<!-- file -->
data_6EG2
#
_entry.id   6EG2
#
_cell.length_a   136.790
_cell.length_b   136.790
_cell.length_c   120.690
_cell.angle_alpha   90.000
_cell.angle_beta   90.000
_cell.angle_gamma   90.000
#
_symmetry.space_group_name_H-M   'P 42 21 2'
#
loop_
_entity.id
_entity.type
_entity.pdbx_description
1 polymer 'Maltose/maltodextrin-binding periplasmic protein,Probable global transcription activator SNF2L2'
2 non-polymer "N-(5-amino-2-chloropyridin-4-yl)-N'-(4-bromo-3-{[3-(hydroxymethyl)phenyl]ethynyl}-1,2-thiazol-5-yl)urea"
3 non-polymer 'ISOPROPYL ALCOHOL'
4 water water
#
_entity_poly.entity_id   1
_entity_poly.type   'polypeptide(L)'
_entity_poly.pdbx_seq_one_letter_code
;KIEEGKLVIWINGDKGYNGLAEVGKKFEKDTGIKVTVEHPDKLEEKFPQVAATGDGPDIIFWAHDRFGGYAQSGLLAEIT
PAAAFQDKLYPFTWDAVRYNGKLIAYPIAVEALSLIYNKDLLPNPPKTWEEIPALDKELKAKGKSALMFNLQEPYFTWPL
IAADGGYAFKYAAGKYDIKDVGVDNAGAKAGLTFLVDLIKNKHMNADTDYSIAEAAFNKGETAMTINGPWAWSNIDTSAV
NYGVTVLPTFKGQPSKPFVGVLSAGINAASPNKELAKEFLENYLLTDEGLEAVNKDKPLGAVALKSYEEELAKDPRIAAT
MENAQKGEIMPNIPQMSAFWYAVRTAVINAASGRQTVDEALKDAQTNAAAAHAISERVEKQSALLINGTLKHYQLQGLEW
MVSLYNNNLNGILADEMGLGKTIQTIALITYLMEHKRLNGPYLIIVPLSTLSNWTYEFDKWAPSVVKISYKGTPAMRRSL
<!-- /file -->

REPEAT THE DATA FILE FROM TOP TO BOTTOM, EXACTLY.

data_6EG2
#
_entry.id   6EG2
#
_cell.length_a   136.790
_cell.length_b   136.790
_cell.length_c   120.690
_cell.angle_alpha   90.000
_cell.angle_beta   90.000
_cell.angle_gamma   90.000
#
_symmetry.space_group_name_H-M   'P 42 21 2'
#
loop_
_entity.id
_entity.type
_entity.pdbx_description
1 polymer 'Maltose/maltodextrin-binding periplasmic protein,Probable global transcription activator SNF2L2'
2 non-polymer "N-(5-amino-2-chloropyridin-4-yl)-N'-(4-bromo-3-{[3-(hydroxymethyl)phenyl]ethynyl}-1,2-thiazol-5-yl)urea"
3 non-polymer 'ISOPROPYL ALCOHOL'
4 water water
#
_entity_poly.entity_id   1
_entity_poly.type   'polypeptide(L)'
_entity_poly.pdbx_seq_one_letter_code
;KIEEGKLVIWINGDKGYNGLAEVGKKFEKDTGIKVTVEHPDKLEEKFPQVAATGDGPDIIFWAHDRFGGYAQSGLLAEIT
PAAAFQDKLYPFTWDAVRYNGKLIAYPIAVEALSLIYNKDLLPNPPKTWEEIPALDKELKAKGKSALMFNLQEPYFTWPL
IAADGGYAFKYAAGKYDIKDVGVDNAGAKAGLTFLVDLIKNKHMNADTDYSIAEAAFNKGETAMTINGPWAWSNIDTSAV
NYGVTVLPTFKGQPSKPFVGVLSAGINAASPNKELAKEFLENYLLTDEGLEAVNKDKPLGAVALKSYEEELAKDPRIAAT
MENAQKGEIMPNIPQMSAFWYAVRTAVINAASGRQTVDEALKDAQTNAAAAHAISERVEKQSALLINGTLKHYQLQGLEW
MVSLYNNNLNGILADEMGLGKTIQTIALITYLMEHKRLNGPYLIIVPLSTLSNWTYEFDKWAPSVVKISYKGTPAMRRSL